On the tenth anniversary of the Arab revolutions, Nayla Mansour reflects on the entanglement of history and language, the need at times to "unlearn," and revolutionary potential as rooted only in the here and now.
In the experience of Syrians’ dispersal and our diaspora—and before it, during the revolution, with its territorial shifts from one region to another in Syria—we were offered a paradox and rare opportunity. This was for Syrian groups to enter into capsules differentiated in time and geographical space, yet converging simultaneously on social media; bound together by logos; that is, language-reason. The collision, through language, between two distant and discordant realities began to manifest for Syrians still under the hegemony of Assadist tyranny, in an everyday existence that grew ever worse, while at the same time it became ever “stranger” to speak about the revolution; the revolution as a moment still hot in the minds of those who joined it in 2011, but later left the country. This impression of “strangeness” is reciprocal, as both sides discover how the other side’s reality develops and transforms—or does not.
There are turns of phrase and expressions that acquire the strangeness of time when recalled. What enables this recollection process is the living sap that is the language, both written and recorded, that abounds to an unprecedented degree. What if we seek to recollect this in the Syrian context by examining and re-reading the language produced in 2011 and the following few years? What if we do so starting from the present, and from a pivotal question: What is necessary for life now in our countries? Such a question grants us respite from the grief and pain of commemoration, allowing us instead to start remembering as an act of thought and a continuation of change. It grants us, also, the right to forget, which is no less important than remembering, and is in fact organically linked to it. To forget, in this sense, is not to erase the event from history, but to be relieved of what is no longer relevant to our present.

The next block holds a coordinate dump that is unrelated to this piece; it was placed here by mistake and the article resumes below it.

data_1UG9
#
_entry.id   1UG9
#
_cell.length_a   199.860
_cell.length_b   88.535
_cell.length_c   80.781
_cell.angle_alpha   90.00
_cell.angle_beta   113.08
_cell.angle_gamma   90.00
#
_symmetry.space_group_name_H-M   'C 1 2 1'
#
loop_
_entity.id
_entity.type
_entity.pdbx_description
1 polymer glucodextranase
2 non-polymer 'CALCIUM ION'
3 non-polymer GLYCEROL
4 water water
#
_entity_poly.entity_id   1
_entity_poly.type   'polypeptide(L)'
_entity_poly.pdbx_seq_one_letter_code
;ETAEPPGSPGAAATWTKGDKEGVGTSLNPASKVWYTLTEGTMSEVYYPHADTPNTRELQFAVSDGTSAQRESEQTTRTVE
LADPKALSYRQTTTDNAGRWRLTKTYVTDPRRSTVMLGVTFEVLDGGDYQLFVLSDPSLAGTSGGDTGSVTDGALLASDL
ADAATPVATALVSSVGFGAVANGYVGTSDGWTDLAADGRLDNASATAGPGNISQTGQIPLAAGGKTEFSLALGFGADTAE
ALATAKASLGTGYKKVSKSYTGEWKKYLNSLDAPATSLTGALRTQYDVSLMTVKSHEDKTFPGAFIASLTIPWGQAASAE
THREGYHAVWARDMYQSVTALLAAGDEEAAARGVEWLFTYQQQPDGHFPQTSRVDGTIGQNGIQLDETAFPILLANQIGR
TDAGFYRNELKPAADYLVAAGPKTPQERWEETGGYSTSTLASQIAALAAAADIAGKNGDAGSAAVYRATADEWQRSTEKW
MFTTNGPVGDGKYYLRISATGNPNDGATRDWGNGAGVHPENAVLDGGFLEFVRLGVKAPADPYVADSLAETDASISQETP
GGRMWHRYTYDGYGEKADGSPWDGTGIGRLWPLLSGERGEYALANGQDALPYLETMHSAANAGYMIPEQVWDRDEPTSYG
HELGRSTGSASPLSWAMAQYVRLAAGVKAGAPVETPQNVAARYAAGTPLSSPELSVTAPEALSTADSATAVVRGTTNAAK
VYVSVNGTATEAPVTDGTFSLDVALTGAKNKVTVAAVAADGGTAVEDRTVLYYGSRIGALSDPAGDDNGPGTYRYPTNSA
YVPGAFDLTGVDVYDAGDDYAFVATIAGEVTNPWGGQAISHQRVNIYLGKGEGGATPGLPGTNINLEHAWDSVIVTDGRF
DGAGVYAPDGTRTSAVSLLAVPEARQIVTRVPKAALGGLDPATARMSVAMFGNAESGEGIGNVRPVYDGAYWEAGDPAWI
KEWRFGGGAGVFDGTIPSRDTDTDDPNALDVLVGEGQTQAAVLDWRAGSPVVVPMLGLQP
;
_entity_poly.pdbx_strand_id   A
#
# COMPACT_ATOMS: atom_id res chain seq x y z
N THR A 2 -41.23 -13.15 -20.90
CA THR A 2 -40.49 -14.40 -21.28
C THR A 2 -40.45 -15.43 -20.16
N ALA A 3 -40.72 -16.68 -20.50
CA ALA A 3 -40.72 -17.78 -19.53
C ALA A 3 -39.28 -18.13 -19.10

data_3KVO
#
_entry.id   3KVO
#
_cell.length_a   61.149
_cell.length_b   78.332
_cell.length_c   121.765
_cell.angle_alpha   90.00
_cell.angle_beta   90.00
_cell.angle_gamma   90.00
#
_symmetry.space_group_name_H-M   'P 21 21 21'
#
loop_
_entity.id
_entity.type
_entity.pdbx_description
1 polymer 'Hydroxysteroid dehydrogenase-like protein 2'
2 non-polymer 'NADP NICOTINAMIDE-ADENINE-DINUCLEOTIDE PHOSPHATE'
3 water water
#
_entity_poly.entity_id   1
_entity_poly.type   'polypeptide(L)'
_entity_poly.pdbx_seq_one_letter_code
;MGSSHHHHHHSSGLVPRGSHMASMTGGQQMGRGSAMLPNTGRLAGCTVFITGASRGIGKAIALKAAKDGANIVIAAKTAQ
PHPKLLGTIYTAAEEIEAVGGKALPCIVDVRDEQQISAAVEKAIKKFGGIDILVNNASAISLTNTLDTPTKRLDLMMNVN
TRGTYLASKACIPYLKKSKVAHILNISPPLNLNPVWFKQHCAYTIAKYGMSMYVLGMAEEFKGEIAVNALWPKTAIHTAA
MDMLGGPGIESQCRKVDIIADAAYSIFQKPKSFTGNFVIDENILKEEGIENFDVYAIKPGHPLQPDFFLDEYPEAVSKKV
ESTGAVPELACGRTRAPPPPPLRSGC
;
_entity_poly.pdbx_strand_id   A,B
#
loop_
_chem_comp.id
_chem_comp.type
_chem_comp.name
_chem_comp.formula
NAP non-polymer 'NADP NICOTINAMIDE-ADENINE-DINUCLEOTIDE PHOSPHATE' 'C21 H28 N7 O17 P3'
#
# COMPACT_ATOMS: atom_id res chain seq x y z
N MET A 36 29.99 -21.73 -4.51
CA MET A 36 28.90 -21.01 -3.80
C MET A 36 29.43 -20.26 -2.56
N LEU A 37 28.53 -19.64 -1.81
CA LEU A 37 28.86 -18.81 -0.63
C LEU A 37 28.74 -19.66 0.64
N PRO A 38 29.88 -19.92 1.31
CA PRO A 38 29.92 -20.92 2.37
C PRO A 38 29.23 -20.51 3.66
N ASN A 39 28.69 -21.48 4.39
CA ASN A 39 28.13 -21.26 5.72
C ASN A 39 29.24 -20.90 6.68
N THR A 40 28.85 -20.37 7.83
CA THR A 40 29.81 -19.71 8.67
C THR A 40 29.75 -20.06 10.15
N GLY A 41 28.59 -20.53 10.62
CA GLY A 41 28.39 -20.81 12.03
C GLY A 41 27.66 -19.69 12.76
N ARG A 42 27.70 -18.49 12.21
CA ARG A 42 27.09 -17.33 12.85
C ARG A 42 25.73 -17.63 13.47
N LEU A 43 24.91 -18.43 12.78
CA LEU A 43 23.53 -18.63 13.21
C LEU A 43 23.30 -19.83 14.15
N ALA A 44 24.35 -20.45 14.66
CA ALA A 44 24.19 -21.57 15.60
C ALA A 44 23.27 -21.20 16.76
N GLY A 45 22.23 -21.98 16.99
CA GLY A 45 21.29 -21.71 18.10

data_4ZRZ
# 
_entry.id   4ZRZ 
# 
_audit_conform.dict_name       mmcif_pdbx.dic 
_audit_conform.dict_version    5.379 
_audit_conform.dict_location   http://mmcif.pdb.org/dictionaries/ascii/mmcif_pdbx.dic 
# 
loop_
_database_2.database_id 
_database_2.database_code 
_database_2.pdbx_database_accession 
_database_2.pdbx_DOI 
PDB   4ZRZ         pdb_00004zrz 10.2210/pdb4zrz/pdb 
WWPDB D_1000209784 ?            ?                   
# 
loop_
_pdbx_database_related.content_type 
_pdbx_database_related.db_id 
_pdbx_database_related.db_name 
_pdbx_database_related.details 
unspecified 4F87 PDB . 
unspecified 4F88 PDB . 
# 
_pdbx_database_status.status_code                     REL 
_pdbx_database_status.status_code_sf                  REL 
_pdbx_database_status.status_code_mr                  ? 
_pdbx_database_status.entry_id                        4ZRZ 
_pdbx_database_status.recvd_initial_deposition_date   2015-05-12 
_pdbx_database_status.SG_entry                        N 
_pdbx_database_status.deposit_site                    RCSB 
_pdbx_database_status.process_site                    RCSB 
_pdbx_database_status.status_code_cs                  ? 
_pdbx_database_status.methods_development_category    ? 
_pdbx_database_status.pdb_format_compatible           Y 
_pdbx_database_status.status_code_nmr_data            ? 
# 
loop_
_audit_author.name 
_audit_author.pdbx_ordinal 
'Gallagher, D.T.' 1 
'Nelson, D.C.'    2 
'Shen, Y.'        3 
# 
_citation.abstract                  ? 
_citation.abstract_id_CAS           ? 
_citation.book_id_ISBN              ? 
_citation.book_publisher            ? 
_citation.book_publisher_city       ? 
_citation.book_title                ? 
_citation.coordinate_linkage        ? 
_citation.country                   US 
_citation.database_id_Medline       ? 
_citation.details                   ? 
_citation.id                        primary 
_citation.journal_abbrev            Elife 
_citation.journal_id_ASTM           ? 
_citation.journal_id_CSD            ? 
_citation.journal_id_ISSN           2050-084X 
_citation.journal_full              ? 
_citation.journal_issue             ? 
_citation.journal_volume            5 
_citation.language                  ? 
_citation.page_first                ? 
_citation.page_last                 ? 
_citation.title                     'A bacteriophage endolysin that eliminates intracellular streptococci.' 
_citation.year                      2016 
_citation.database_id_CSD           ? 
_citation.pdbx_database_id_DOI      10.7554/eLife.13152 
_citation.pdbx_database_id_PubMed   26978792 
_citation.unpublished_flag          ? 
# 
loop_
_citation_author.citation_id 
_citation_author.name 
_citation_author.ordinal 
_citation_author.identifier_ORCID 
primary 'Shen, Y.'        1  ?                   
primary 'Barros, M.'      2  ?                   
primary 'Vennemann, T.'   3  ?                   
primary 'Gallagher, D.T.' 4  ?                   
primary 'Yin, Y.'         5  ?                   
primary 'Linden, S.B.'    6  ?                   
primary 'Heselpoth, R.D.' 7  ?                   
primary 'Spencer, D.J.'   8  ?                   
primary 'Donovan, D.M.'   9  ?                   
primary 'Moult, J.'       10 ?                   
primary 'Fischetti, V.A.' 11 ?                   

In the process of dynamic remembrance, we contemplate the strangeness of distance, and are thus able to chronicle the development of the ideas, expressions, and words we exchanged, to relieve ourselves of some of them by reading them retroactively. We refine fundamental ontological concepts that we still need in order to live now; re-defining them according to our experiences and immediate circumstances. This entails an invitation to affirm normative definitions, as though to say that dignity, justice, and the liberties usurped by a regime of butchers whose only understanding of politics is the obliteration of bodies, remain wholly necessary and current concepts unchanged by time. As for words, their recollection offers an opportunity to remember the actors, the discourse, the audience, and their impressions and transformations. It is also an opportunity to understand social relations; who is in control and who is subordinate; and to understand the emotions and sentiments associated with the word-event; and the semantic mutations tied to the rapid change of reality. Words are thus small histories in which the individual is not erased in favor of the multitudes.
This historical exercise, built on recalling the 2011 moment, with all its emotions carried in language, but starting from the feelings of the present, is a history unburdened by idolization of the revolutionary moment; or by rendering it a “heritage” or identitarian folklore fixed in time, not interacting with the present; or by rendering history a heavy matter—what one philosopher termed “history fever.” By re-examining the history of the ideas, we free ourselves of repetitive “commemoration” as an exhibition of a bruised memory, immersed in the recollection of pain and trauma; a museum of the dead. Dynamic remembrance is the antithesis of static commemoration, and implies the right to forget and unlearn. This by no means involves a denial or revision of the truth / historical event. To forget is not to claim there is more than one version of the truth.
I once came across this illustration that attempts to explain Walter Benjamin’s perception of history: that history gently strokes the walls of the tomb, then moves forward, while commemoration stays at the very center of the tomb, forever wailing at the piercing and painful memory. Perhaps language is the remembrance that allows the wailing memory to be nudged forward. The most revolutionary potential exists now, and it consists in reading the “now.” In which case, each reading of texts, discourses, and documents must be tied to the possible now, and the relevant now. Likewise, determining the historical and circumstantial contexts of using a given language helps us understand whether or not it is still relevant, or is instead a purely empty, reactionary recollection.